Now that all but one of Japan's usable nuclear reactors have been halted as a result of the Fukushima No. 1 power plant disaster — which followed the March 11, 2011, earthquake and tsunami — the nation's households, small businesses and factories will once again plow forward through the hot summer following the government's policy of 節電 (setsuden, economize/electricity, "conserving electricity"), which was first implemented last year.

Drawing on the spirit of gaman (stoicism) deeply embedded in Japanese culture, the great majority (nearly 90 percent) of Japan's energy consumers indicate in surveys they are willing to cooperate at least to some extent in the 節電 campaign, including keeping air-conditioners at the sweltering government-recommended temperature of 28 degrees and, in some regions, rearranging their home and work lives around upcoming rolling power blackouts.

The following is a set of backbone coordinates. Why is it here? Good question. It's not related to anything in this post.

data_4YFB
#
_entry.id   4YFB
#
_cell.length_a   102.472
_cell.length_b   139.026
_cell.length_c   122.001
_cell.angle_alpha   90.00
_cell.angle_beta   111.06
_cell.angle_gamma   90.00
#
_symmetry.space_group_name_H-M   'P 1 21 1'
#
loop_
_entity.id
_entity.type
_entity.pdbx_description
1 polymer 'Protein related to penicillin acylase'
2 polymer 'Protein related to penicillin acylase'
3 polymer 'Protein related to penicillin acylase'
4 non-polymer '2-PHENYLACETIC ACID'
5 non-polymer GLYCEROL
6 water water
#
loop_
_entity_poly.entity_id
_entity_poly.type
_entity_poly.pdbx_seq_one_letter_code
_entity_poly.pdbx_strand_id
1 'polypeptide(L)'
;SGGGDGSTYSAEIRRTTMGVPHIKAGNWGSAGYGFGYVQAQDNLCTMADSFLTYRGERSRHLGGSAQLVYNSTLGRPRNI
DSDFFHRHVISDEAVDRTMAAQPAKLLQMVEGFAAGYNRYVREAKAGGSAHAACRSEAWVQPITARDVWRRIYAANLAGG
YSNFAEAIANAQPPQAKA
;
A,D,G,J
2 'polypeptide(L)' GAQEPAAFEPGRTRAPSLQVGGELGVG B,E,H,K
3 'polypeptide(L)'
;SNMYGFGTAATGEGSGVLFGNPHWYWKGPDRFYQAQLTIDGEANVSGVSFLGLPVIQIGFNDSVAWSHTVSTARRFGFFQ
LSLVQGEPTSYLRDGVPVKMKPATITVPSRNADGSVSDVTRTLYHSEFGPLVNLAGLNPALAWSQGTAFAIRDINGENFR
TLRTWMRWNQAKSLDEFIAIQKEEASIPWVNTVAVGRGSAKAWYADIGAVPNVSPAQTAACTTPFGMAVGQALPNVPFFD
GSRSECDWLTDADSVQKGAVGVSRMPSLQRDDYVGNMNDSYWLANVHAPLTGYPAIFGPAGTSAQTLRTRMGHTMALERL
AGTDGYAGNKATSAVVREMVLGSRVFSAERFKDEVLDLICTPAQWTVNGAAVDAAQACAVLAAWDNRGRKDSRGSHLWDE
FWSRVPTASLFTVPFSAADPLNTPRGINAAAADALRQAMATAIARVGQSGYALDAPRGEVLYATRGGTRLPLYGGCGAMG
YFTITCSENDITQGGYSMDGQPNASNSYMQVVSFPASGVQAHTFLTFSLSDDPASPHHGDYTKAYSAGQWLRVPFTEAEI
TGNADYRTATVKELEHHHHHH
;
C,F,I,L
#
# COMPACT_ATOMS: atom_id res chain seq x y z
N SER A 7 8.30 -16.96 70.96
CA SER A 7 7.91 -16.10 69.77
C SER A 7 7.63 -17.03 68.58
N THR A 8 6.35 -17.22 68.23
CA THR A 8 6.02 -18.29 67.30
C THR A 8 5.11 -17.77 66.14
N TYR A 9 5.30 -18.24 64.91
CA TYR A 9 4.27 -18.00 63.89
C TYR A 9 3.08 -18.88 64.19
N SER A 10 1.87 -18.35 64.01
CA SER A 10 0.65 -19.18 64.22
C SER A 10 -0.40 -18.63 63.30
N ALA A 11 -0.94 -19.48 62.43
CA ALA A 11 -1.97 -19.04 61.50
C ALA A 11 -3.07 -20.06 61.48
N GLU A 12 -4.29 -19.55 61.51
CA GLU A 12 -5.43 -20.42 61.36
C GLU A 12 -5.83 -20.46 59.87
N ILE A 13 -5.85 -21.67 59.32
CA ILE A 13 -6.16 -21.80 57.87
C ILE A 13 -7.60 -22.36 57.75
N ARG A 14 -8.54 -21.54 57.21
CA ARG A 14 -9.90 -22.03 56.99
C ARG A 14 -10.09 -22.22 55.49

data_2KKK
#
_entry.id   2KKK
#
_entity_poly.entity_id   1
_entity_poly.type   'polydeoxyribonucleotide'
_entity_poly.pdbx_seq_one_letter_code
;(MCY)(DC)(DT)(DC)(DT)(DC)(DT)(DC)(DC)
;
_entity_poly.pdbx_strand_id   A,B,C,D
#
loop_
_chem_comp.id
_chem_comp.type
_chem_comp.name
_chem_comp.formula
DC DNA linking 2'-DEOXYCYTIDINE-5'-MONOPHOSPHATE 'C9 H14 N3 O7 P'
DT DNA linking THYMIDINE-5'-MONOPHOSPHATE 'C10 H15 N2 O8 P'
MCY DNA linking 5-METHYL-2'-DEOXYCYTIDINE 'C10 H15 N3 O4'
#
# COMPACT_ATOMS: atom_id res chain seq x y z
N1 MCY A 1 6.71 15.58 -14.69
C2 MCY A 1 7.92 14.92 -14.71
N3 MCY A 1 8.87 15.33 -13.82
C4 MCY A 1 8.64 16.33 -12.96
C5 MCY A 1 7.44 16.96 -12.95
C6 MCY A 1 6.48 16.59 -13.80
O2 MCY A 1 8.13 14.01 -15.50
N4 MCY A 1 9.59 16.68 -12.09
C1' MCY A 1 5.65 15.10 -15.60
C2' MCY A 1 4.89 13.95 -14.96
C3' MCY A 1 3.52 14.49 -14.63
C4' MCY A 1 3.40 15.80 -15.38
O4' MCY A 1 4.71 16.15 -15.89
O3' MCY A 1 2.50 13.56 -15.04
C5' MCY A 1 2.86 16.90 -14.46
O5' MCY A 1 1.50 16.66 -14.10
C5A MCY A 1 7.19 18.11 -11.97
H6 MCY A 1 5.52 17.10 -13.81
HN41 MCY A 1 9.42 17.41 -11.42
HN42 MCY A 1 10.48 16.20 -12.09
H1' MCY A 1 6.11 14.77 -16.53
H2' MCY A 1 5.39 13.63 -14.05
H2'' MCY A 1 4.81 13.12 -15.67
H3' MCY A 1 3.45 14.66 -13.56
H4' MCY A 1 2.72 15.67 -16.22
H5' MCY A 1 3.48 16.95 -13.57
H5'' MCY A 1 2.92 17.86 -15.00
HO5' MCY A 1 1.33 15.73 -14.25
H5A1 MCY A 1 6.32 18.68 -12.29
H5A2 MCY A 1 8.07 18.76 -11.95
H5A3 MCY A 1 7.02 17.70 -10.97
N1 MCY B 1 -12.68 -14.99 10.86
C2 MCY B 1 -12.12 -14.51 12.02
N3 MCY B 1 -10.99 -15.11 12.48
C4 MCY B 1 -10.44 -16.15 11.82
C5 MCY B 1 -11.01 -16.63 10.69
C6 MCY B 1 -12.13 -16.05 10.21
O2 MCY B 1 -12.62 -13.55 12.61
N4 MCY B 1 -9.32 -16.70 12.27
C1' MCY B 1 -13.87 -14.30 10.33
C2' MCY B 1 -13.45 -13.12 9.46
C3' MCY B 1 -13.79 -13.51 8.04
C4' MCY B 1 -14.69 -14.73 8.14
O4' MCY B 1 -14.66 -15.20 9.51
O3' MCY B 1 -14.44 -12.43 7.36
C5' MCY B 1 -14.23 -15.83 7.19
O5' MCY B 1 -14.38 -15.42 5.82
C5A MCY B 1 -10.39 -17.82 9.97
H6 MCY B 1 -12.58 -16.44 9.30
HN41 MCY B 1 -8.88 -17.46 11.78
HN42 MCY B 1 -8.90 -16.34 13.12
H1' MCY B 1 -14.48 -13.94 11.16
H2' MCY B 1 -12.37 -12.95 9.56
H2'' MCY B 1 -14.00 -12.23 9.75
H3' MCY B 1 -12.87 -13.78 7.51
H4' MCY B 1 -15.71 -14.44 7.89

But for a nation that has long depended on nuclear reactors for approximately a third of its power, 節電 will still be a challenge. In an endless stream of public service announcements, the government is offering detailed advice on how to practice 節電. This two-kanji compound word screams out at passersby outside electrical appliance stores and on advertising flyers for power-efficient air conditioners. The agency recommends keeping your filters clean and your thermostats on a higher setting.